One of Australia’s leading online book retailers, Booktopia, has unveiled plans to trial autonomous robots at its 1.4ha Lidcombe Distribution Centre in Sydney as part of an ongoing investment program designed to increase capacity.
Booktopia will be the first company in Australia to trial mobile robots developed by Chinese company Hai Robotics when they begin operating in early 2021. The robots can increase operational efficiency by up to four times and increase storage capacity by 80 per cent.
The robots can move heavy payloads and reach up to 5m, allowing the distribution centre to add more high-density shelving, increasing the distribution centre’s capacity over time from 800,000 units to 1.8 million units.
The robots will further increase the efficiency in addition to the recent $12 million investment which has increased the outbound capacity from 30,000 units to 60,000 units per day. Booktopia currently has more than 2.3 million repeat customers.
Booktopia CEO Tony Nash said the robots will allow the company to double the amount of stock it can hold, improving delivery times for the most popular titles.
“Australian’s are expected to spend an extra $80 million buying books online this year taking the market to more than $1 billion for the first time… we need to be ready to meet that growth this year and into the future,” he said.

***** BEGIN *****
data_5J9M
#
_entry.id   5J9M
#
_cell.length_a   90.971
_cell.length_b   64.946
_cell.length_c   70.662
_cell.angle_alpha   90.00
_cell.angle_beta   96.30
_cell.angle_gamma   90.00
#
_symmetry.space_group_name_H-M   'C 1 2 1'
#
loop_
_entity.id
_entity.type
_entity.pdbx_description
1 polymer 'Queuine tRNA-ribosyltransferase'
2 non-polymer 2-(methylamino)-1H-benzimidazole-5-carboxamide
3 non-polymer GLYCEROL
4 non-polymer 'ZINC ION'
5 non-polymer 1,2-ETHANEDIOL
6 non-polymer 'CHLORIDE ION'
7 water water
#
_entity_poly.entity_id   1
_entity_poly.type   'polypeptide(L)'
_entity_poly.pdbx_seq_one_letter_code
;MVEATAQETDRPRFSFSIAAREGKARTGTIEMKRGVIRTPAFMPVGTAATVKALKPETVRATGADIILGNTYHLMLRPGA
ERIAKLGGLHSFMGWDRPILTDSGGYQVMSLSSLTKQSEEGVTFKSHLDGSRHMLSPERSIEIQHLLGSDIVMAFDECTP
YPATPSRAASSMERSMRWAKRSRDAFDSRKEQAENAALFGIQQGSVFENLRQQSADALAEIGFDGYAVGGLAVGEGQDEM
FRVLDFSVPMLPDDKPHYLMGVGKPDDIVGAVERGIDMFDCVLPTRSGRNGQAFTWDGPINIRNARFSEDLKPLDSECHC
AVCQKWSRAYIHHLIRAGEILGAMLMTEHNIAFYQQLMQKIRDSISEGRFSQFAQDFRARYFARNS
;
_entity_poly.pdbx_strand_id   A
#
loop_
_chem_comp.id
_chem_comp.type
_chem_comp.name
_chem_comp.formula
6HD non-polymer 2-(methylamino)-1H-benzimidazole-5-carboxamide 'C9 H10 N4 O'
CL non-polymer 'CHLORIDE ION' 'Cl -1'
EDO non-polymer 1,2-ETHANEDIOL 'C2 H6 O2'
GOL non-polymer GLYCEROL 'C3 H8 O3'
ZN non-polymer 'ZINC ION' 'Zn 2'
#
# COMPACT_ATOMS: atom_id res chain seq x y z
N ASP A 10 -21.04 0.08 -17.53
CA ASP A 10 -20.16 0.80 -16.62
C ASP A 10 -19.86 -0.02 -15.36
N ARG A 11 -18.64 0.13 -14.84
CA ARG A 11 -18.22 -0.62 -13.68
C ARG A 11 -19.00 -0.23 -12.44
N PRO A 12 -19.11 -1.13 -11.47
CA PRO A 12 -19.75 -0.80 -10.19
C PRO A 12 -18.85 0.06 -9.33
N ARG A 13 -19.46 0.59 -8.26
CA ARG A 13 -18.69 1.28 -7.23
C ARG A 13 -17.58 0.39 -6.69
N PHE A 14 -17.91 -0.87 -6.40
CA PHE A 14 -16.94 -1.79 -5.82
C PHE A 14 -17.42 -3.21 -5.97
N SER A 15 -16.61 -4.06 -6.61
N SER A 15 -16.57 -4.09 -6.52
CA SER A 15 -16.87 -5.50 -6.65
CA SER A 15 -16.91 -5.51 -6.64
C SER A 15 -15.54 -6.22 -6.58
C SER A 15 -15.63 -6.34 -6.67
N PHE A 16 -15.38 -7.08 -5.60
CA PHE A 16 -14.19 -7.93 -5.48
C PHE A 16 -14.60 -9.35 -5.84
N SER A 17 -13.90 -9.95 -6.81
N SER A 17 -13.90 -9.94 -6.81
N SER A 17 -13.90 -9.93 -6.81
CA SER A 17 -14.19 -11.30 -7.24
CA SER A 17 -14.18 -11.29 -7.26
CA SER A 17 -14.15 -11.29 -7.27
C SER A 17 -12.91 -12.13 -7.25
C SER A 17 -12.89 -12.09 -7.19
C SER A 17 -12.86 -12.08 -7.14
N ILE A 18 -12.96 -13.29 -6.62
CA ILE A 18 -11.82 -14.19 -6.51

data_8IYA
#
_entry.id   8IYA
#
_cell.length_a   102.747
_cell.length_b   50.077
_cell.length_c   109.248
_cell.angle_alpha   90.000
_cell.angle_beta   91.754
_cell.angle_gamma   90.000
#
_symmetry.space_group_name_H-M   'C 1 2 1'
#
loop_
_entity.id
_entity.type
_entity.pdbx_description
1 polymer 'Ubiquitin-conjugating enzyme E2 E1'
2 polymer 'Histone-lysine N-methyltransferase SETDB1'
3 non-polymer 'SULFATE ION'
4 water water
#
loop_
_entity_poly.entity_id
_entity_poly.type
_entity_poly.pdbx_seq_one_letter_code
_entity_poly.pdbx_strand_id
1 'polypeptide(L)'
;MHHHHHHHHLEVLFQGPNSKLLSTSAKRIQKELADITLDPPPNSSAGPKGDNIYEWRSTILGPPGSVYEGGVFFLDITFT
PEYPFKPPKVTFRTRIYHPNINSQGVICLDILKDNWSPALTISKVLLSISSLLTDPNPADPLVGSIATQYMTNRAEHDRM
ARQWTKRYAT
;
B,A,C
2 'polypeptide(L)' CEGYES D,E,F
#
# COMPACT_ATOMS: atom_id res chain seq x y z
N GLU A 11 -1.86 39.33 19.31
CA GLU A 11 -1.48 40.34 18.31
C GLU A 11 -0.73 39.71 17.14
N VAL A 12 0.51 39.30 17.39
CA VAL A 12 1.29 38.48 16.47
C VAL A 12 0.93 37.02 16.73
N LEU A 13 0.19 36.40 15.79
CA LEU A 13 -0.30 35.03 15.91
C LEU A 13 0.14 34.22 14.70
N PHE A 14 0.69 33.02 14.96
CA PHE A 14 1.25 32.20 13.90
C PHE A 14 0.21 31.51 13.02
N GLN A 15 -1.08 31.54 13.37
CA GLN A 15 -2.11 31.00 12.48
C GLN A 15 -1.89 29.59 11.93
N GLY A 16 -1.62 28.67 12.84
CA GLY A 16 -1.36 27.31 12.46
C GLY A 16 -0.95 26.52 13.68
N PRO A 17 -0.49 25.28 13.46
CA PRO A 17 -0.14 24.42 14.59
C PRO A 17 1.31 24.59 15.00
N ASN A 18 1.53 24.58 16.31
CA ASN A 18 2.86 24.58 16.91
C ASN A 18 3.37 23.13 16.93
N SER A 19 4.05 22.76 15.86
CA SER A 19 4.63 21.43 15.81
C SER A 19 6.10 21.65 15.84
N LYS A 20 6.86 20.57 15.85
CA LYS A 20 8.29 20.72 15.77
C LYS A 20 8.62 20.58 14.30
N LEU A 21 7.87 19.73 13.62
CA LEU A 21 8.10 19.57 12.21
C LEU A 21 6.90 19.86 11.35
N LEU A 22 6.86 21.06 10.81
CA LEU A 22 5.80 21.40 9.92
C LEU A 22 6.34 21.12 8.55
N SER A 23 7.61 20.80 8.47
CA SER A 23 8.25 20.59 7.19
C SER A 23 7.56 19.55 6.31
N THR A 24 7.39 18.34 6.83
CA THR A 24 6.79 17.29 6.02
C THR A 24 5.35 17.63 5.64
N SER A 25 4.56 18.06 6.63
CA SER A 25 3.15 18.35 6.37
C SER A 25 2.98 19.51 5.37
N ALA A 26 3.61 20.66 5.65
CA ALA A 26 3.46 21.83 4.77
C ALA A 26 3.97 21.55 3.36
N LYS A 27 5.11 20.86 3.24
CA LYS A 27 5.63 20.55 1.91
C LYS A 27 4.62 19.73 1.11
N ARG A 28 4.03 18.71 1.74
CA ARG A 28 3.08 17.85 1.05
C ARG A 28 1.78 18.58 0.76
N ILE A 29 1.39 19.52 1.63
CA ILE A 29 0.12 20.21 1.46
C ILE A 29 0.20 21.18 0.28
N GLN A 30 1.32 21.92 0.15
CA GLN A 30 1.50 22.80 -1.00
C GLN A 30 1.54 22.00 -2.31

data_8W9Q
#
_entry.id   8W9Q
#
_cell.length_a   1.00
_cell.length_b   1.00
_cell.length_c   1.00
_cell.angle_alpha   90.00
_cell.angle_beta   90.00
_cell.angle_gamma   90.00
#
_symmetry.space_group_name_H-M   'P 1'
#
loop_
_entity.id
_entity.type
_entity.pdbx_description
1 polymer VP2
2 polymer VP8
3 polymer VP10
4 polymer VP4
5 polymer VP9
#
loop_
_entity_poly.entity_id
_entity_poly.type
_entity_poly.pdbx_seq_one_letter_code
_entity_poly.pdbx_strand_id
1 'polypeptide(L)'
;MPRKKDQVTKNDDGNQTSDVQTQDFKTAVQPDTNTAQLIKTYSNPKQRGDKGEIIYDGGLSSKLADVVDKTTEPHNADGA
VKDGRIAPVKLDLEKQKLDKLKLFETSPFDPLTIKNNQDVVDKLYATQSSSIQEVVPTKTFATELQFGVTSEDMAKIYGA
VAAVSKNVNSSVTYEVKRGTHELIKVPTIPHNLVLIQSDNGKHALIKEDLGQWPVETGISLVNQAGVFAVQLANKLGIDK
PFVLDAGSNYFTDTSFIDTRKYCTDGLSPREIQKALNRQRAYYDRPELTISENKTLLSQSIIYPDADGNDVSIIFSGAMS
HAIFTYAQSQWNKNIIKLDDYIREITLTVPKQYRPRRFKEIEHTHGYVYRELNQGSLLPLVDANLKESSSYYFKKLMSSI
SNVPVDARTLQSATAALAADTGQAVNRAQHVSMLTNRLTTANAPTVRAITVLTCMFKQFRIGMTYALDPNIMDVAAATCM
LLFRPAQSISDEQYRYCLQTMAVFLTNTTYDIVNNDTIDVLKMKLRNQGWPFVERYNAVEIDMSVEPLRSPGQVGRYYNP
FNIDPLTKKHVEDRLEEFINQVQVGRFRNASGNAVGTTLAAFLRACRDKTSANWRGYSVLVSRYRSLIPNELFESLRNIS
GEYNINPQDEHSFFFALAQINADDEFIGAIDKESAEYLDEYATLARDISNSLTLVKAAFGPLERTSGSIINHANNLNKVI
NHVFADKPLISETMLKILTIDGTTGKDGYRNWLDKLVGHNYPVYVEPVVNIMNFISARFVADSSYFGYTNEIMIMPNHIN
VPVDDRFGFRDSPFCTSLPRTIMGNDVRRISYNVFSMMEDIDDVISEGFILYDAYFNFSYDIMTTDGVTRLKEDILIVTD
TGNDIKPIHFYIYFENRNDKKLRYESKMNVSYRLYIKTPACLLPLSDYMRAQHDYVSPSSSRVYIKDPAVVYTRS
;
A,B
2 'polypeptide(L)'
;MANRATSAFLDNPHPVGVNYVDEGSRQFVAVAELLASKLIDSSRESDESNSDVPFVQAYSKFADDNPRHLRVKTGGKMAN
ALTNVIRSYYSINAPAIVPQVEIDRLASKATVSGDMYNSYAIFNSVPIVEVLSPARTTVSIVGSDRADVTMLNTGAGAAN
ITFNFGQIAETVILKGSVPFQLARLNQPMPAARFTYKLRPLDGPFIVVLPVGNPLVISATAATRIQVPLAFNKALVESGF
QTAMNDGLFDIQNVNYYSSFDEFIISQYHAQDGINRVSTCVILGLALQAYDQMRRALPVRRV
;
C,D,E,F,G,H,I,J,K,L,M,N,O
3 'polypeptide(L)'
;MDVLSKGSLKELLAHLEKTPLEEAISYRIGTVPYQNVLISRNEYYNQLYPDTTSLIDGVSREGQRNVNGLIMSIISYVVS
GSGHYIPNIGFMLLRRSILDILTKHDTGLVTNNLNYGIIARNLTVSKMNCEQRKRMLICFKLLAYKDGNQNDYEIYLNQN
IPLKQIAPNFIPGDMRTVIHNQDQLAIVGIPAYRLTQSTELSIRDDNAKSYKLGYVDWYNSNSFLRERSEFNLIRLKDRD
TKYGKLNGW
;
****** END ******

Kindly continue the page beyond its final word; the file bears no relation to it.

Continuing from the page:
“Our distribution centre is already the largest and most advanced book distribution facility in the country and these robots will allow us to hold more stock and pick that stock faster.”
The distribution centre already includes some of the most advanced automation technology in Australia while complex proprietary algorithms analyse customer ordering trends to allow the company to make sure it always has the most popular titles on hand to ship quickly.
Shenzen-based Hai Robotics is a manufacturer of autonomous case-handling robots (ACR) that use artificial intelligence to load stock on to highly efficient storage shelves and then pick that stock when it is ordered.
In the last financial year, Booktopia reported a 28 per cent increase in new book sales during the 2020 financial year, with total sales topping $165 million for the first time. Demand for books has seen the company grow its customer database to 4.5 million, with over 1.4 million active customers.
Tony Nash said the volume of online sales had accelerated dramatically in the second half of the financial year.
“The growth of online purchasing of physical books has been increasing steadily, year on year, for many years,” he said. “The events of the last six months have now brought forward much of that future growth and we are seeing many of the converts increasingly convinced that online purchases are their new preference.”
“We have an extremely sophisticated e-commerce capability with an industry-leading conversion rate and a unique and growing database attached to a massive repository of consumer behaviour insights.
“It is this data and insights that have allowed us to see off various competitors and deliver a compound annual sales growth approaching more than 35 per cent since 2008.”
Tony said the Australian book and publishing market was in its strongest position in many years, with demand across numerous categories at record levels and major new releases, expected to drive sales right up to Christmas.
Booktopia will list on the Australian Securities Exchange (ASX) in early December.